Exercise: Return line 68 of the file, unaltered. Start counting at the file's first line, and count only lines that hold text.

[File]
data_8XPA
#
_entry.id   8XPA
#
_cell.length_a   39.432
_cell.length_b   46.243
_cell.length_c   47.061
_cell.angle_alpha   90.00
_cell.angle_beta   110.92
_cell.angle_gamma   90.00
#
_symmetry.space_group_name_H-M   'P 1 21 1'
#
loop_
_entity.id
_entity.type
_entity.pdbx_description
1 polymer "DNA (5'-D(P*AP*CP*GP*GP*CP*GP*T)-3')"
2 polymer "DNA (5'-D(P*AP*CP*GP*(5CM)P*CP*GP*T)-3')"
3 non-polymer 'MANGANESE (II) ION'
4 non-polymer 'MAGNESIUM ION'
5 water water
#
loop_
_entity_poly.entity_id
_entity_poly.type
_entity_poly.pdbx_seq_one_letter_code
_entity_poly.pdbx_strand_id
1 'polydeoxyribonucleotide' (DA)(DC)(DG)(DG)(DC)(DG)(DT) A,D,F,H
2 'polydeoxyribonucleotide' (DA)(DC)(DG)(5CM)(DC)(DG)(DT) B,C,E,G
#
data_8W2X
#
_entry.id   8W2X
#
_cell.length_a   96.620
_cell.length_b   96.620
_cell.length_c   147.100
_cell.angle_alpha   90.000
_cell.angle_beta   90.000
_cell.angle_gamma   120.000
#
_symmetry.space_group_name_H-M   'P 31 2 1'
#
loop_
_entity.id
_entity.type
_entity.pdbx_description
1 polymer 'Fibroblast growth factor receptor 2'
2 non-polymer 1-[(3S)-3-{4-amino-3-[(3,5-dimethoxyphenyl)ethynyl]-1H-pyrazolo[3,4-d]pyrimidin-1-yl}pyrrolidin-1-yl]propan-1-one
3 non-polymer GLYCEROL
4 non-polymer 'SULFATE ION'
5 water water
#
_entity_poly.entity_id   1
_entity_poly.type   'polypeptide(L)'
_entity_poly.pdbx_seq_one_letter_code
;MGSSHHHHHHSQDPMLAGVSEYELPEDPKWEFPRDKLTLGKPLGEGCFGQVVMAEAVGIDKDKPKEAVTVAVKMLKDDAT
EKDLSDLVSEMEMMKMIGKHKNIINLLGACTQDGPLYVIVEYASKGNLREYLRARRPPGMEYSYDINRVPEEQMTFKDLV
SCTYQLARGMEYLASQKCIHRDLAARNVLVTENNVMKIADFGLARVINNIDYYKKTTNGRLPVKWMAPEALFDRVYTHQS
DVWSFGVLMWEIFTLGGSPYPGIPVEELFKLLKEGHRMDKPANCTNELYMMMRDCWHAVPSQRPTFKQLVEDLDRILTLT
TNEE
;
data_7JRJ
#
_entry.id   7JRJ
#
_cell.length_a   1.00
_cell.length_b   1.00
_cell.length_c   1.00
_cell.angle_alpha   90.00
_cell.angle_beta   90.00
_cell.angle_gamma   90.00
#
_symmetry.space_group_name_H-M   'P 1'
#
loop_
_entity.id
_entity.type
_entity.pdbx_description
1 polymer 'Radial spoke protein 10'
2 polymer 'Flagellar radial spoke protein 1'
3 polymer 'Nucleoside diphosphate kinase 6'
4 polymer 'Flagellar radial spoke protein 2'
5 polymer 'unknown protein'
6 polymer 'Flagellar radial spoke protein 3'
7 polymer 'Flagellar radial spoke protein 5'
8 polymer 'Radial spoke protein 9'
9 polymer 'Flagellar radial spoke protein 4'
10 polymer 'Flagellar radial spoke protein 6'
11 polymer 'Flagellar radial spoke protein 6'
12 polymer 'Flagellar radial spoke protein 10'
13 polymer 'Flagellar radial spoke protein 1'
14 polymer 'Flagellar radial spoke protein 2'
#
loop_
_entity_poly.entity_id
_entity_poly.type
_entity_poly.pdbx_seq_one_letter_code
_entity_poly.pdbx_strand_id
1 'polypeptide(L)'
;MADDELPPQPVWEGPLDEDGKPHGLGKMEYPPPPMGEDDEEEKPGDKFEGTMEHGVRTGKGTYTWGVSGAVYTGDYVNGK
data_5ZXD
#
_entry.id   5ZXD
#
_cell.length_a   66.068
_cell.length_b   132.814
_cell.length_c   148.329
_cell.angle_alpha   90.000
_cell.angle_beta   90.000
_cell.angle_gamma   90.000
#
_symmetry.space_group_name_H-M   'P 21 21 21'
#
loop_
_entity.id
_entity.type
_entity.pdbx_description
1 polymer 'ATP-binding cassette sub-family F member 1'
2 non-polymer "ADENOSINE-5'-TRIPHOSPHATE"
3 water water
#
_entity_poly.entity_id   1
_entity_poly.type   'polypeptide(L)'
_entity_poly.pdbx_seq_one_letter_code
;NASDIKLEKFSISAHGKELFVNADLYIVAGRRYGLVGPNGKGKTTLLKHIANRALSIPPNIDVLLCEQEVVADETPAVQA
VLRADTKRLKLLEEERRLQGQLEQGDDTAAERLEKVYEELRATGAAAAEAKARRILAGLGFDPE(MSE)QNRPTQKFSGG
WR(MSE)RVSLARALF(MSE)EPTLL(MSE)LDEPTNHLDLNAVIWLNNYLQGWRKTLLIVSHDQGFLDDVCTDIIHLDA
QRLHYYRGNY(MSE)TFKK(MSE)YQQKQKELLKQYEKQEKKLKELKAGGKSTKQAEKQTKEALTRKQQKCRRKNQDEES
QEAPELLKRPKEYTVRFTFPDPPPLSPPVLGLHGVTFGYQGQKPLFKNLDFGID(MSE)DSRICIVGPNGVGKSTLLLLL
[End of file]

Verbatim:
_cell.length_a   1.00